President Donald Trump’s first federal budget isn’t adding up for leading Republican members of Congress, social service advocates and other interests who oppose its drastic across-the-board cuts to domestic spending, even without what some economists call an apparent $2 trillion math error.
The good news for critics and concerned advocates in Idaho and elsewhere: The president’s budget, which proposes $1 trillion in cuts to social programs over the coming decade, got a frigid reception from Congress and will not be enacted as drafted. In fact, it’s even viewed as a gift for some Republicans who now have something to rail against.
That doesn’t mean that congressional Republicans won’t pursue their own less austere version of the budget.
The president’s budget “needs to be taken seriously because it is similar in architecture to what House Republicans have voted on in the past,” said Lauren Necochea, director of the Idaho Center for Fiscal Policy. “While members of Congress have expressed concerns with the budget as a whole, we haven’t seen many declare which elements of the budget they are committed to protecting.”
Opposition, or wariness, regarding domestic spending cutbacks got a boost Wednesday from the Congressional Budget Office’s official assessment of the House-approved bill to dismantle the 2010 Affordable Care Act. The CBO projects that 14 million people would lose health insurance next year under the plan, and 23 million over the next decade. The Senate is weighing significant changes to the House plan, but even with changes, Senate passage is uncertain.
Some economists and tax policy analysts see a fundamental double-counting error in the proposed budget: It assumes an optimistic growth rate of 3 percent — the CBO forecast calls for 1.9 percent growth — and predicts that economic expansion will pay both for proposed tax cuts and balancing the budget. Critics say it can do one or the other but not both. The administration has downplayed the criticism, with Treasury Secretary Steve Mnuchin calling the budget “a preliminary document that will be refined.”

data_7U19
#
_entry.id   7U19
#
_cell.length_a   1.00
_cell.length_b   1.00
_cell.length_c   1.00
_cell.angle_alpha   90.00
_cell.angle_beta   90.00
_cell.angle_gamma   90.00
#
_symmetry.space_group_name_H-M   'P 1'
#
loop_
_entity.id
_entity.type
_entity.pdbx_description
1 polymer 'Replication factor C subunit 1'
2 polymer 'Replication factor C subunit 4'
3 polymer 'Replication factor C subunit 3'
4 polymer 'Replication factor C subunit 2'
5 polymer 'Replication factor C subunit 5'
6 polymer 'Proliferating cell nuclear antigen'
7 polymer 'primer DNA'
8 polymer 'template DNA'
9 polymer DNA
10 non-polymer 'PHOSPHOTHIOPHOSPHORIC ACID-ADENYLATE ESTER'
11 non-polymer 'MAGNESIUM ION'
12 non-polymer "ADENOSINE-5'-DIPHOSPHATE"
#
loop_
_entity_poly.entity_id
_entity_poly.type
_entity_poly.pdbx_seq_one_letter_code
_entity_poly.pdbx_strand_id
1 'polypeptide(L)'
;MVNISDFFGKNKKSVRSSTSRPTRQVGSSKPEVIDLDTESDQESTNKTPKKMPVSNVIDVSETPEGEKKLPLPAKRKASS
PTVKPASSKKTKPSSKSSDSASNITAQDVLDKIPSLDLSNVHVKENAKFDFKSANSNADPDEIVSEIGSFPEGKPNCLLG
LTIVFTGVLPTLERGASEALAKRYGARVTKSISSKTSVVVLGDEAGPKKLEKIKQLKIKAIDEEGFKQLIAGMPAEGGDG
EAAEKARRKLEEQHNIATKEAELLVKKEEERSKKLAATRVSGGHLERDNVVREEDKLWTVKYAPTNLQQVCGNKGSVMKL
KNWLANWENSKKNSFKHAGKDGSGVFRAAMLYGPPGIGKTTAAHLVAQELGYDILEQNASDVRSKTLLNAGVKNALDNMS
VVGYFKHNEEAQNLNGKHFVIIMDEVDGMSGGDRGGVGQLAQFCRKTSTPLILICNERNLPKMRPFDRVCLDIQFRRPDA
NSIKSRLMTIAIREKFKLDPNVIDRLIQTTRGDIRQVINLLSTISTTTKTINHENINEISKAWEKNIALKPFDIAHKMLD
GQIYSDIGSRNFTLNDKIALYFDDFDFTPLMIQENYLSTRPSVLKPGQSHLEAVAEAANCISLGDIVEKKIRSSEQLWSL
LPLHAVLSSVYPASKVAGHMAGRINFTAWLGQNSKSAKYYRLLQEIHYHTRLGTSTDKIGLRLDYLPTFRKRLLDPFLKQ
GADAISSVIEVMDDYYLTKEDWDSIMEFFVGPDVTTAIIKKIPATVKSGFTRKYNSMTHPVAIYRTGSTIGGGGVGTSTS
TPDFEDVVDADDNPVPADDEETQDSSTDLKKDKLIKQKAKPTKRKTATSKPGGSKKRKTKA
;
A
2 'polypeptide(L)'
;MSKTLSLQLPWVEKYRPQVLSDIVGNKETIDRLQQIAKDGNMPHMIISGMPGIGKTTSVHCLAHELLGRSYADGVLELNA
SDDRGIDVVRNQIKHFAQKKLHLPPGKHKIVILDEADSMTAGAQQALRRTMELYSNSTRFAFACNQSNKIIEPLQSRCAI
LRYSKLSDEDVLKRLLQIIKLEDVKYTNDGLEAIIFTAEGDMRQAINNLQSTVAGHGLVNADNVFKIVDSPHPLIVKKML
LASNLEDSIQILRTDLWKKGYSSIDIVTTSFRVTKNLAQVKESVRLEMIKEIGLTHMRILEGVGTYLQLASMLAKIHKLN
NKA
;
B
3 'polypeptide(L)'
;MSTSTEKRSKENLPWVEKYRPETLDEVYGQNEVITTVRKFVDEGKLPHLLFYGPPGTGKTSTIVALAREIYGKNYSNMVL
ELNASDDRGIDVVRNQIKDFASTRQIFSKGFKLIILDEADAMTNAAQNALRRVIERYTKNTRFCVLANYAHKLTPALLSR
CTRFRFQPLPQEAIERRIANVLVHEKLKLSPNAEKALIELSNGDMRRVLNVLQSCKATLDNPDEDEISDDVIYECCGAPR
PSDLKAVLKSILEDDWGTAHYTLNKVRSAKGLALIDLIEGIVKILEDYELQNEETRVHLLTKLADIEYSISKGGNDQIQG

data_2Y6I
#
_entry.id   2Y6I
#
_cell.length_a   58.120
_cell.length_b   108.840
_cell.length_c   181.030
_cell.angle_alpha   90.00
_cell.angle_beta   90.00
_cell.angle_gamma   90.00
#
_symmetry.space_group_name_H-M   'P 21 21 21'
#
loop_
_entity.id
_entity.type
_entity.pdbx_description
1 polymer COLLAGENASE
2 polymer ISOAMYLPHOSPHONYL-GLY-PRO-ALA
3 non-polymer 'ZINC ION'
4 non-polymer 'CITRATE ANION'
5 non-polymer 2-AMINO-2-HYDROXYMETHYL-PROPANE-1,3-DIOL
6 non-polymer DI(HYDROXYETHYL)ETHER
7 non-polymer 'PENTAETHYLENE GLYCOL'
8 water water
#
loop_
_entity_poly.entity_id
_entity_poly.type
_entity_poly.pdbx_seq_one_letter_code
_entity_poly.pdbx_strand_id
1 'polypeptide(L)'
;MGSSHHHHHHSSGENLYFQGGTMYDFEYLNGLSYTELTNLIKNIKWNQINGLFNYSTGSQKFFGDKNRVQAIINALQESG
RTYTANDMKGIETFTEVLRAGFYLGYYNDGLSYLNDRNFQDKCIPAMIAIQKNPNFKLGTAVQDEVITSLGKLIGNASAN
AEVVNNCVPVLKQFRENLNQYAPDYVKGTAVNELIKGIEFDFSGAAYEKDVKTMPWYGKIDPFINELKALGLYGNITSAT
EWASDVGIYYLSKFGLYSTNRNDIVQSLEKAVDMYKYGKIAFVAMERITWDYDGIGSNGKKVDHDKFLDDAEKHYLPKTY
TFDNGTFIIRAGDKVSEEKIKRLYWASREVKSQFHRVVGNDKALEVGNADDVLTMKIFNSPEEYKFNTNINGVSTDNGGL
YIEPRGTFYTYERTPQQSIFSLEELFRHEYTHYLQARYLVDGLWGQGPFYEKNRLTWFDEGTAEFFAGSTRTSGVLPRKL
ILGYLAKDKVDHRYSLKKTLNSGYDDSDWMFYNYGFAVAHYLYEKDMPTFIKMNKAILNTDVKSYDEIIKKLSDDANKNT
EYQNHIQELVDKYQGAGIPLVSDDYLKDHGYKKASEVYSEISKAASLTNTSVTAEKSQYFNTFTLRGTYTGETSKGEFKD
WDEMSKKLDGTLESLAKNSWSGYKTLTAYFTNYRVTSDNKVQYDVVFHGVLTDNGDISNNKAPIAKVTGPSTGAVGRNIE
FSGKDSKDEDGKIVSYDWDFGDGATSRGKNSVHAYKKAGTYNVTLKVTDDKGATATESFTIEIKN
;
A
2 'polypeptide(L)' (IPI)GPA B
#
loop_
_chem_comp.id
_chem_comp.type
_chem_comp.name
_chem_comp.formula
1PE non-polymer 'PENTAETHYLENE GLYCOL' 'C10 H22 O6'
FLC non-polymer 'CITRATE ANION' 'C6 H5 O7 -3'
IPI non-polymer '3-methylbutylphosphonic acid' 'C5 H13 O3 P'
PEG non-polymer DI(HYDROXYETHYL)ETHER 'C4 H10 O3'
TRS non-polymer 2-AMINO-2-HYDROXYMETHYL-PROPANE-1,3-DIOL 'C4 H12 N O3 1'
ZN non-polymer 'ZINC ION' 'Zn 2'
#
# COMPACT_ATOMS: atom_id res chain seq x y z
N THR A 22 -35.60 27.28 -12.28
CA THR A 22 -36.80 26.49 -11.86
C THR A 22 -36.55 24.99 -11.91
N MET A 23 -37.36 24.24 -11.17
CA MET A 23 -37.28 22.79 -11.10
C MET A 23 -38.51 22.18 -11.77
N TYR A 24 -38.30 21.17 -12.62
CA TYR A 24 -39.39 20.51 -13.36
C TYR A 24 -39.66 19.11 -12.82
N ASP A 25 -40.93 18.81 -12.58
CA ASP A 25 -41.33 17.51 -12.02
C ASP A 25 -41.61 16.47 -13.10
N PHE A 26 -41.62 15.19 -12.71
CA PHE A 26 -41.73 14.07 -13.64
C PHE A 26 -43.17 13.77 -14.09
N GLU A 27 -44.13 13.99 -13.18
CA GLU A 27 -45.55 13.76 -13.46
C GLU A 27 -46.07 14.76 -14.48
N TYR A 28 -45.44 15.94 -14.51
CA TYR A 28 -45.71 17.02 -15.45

That discrepancy aside, other assessments of the Trump budget note its outsize impact on the president’s own supporters in red-state America, many of whom depend on the domestic programs that face steep cuts. In Medicaid alone, the budget proposes a $629 billion cut over 10 years, in addition to cuts in nutrition programs, health care for children, disability insurance, farm subsidies and student aid.
In Idaho, the Center for Fiscal Policy, which is nonpartisan but leans progressive, said the proposed budget shifts costs to states via service cuts. Its proposed tax cuts for wealthier individuals “come at a huge cost to children, seniors, Idahoans with disabilities, and community investments that benefit all of us,” Necochea said. The center is updating its overall assessment as new information becomes available.
The state Department of Health and Welfare, whose current year $2.8 billion budget is more than 60 percent funded by the federal government, is still gathering information to assess possible budget impacts, spokeswoman Niki Forbing-Orr said.
Besides social program cuts, Idaho’s K-12 schools stand to lose more than $16 million in aid for programs that help lower-income or special-needs children. Republican state Schools Superintendent Sherri Ybarra told Idaho Education News this week: “I cannot and will not support a budget that reduces funding for public education.”
Members of Idaho’s congressional delegation have been characteristically measured in their initial assessment of the Trump budget. Sen. Mike Crapo, a member of the Senate Budget Committee, said Congress will “develop and debate” its own spending plan.
“I am aware that portions of the president’s budget call for dramatic cuts to programs affecting Idahoans and its communities,” Crapo said, pledging to work with colleagues “to strike a fair balance between funding necessary programs and the need to reduce ongoing deficit spending.”
Sen. Jim Risch said it was up to Congress to “set our nation’s budget and appropriate funds” in response to the administration’s “blueprint.” He said he would “advocate for Idaho’s most pressing priorities” as Congress deliberates.
Rep. Mike Simpson said the administration “deserves credit for taking our nation’s fiscal crisis seriously,” but said the budget proposal did not address “real drivers of our debt, which remain untouched by the yearly appropriations process.” He said spending cuts needed to be paired with tax and entitlement reform.
Rep. Raúl Labrador’s office did not respond to three requests for comment on the budget proposal.